Derrick Mahone/Douglas County Sentinel Daytona 500 pole winner Chase Elliott addressed the media on Monday at Atlanta Motor Speedway where he will race in his first Spring Cup Series race at the Folds of Honor QuikTrip 500.

HAMPTON — About 24 hours after his historic qualifying lap at the Daytona 500, Georgia native Chase Elliott was back at his home race track promoting another upcoming race.

Elliott visited Atlanta Motor Speedway on Monday to promote the upcoming Folds of Honor QuikTrip 500 where he will make his Sprint Cup Series home debut on Feb. 28.

The Dawsonville native is the son of NASCAR Hall of Famer Bill Elliott. The younger Elliott raced Legends and Bandolero cars on Atlanta Motor Speedway’s quarter-mile Thunder Ring as recently as seven years ago, said he looked forward to his Atlanta Sprint Cup Series debut in the Folds of Honor QuikTrip 500 next weekend.

“It’s always been a special place to me,” Elliott said of the asphalt track on the south side of Atlanta. “Dad and I have done a lot of racing here on the front stretch, whether it be a bandolero or Legends car. It’s odd, I guess, to think about being part of this Sprint Cup weekend. I can remember racing the Legends when the Cup cars were in town. We’re excited to be part of the show and hopefully put on a good one for fans.”

But first, Elliott has some business to take care of at this week’s Daytona 500.

At just 20 years old, the Sprint Cup Series rookie becomes the youngest driver ever to win the Daytona 500 pole, after climbing behind the wheel of the No. 24 Chevrolet made famous by recently retired NASCAR icon Jeff Gordon for the first time.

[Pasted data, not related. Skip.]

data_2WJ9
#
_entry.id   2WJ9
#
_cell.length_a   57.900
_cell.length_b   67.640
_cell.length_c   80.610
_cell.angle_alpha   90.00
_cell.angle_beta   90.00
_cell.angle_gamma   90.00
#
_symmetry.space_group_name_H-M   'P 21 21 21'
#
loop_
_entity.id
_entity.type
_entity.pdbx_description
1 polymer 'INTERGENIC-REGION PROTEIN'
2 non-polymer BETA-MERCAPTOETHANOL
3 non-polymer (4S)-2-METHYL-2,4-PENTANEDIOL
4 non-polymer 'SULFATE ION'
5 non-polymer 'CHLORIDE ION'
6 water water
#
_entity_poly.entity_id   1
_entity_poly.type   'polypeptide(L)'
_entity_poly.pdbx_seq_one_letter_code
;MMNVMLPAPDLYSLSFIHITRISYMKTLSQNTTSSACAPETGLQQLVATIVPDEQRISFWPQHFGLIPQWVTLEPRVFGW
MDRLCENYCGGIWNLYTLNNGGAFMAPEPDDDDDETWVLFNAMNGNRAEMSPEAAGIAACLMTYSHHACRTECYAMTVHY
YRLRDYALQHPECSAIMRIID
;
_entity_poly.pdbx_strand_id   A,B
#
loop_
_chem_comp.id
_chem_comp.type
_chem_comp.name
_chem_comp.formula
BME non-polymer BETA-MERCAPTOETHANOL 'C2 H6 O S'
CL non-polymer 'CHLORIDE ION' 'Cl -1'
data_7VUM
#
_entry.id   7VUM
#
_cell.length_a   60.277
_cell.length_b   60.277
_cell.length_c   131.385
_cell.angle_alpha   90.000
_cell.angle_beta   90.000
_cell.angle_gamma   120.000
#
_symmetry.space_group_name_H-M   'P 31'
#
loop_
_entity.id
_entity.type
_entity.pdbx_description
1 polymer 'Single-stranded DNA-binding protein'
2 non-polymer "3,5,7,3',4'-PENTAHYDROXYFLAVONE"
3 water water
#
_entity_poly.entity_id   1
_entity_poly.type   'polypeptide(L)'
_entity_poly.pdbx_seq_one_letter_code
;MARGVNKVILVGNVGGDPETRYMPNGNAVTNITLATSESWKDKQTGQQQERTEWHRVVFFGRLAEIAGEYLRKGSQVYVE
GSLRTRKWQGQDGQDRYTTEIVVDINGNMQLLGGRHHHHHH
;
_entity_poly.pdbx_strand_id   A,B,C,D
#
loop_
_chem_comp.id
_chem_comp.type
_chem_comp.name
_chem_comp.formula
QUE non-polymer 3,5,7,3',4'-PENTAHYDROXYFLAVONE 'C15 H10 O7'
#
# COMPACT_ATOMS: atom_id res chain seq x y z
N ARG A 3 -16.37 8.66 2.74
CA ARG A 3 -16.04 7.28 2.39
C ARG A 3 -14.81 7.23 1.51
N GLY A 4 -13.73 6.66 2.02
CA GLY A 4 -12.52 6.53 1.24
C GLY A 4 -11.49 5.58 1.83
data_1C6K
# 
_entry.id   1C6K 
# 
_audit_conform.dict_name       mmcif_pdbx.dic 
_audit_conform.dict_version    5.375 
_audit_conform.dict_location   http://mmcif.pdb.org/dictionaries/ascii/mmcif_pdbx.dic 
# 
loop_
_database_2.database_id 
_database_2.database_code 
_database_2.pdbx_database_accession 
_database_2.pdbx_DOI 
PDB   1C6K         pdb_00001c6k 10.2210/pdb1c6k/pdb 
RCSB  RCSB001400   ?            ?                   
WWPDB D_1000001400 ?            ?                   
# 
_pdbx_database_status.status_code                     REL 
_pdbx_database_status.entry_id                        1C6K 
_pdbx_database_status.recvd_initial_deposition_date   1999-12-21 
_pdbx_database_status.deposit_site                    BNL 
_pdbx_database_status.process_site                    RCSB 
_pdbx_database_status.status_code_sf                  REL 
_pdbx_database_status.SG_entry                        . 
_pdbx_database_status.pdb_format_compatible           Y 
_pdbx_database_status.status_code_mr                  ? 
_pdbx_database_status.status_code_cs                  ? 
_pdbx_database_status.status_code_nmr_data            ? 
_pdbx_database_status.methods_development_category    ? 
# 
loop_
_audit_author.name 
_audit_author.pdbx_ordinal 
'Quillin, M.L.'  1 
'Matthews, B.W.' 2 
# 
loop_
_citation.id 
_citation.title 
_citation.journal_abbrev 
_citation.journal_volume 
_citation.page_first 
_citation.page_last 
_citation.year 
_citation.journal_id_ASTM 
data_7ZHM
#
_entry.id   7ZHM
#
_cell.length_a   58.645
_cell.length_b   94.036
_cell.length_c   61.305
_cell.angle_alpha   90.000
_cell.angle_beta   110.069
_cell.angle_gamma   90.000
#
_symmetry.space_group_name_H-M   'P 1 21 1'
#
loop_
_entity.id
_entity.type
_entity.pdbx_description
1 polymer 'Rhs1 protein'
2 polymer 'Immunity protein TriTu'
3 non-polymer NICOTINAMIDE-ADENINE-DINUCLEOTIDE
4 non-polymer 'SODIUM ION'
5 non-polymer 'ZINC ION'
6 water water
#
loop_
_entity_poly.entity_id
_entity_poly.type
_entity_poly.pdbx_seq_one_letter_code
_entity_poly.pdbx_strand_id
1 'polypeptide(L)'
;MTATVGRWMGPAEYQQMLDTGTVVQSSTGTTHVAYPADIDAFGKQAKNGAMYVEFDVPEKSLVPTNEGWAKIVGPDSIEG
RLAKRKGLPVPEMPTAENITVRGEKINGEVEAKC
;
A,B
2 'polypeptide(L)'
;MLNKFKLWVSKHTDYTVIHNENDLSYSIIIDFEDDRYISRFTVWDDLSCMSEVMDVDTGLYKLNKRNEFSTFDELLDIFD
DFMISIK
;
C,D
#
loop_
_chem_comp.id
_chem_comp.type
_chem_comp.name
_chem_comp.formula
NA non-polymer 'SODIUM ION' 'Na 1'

But Elliott refused to take full credit for winning the pole.

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“Regardless, as I’ve said, (Sunday) had very, very little to do with me,” Elliott said. It was about the 24 team, Hendrick Motorsports, the Hendrick engine shop for making it all happen,” he said. “Those are the guys that earned that. I have very little to do with that lap and qualifying. They’re the ones that earned it and I’m just excited to be a part of it.”

Bill Elliott won twice at Daytona (1985 and ’87) with both times coming while starting on the pole. Gordon was a three-time Daytona winning in 1997, ’99 and 2005.

The younger Elliott knows there is pressure that comes with bearing the Elliott last name, and it has been compounding by winning his first pole at what is considered the biggest race on the NASCAR circuit.

But he said he refuses to let it get to him as he prepares for his first full-time year in the Cup series.

Chase Elliott said he is surrounding by individuals in the sport who has given him some sound advice of handling the pressure of being a young star in a sport his father dominated during his 36-year career.

Part of his support group includes teammate at Hendricks Motorsports Dale Earnhardt Jr.

“They’ve all had a lot of great insight to give, whether it’s on the race track or off,” Elliott said. “I had a question for Dale (Earnhardt Jr., his Hendrick Motorsports teammate) between qualifying sessions Sunday, and we talked about it. As I can tell, he’s been an open book with me. I’m sure he’s not going to tell everybody everything. There are some things you have to learn on your own, but he’s been great so far. They all have.”

Bill Elliott, who also attended Monday’s press conference, said he talks to his son about how to handle the off the track component of the sport. During his racing career, the elder Elliott was known as “Awesome Bill From Dawsonville.”

“Yesterday was a big deal for us,” Bill Elliott said. “You look back, two years and one month ago, we had nothing. NAPA came along and we were able to get them on board with Mr. Hendrick. Being able to go to run the XFINITY Series and what Chase was able to accomplish, winning a championship in his first year then adding some Cup races last year, it seems like things have really lined up right.”


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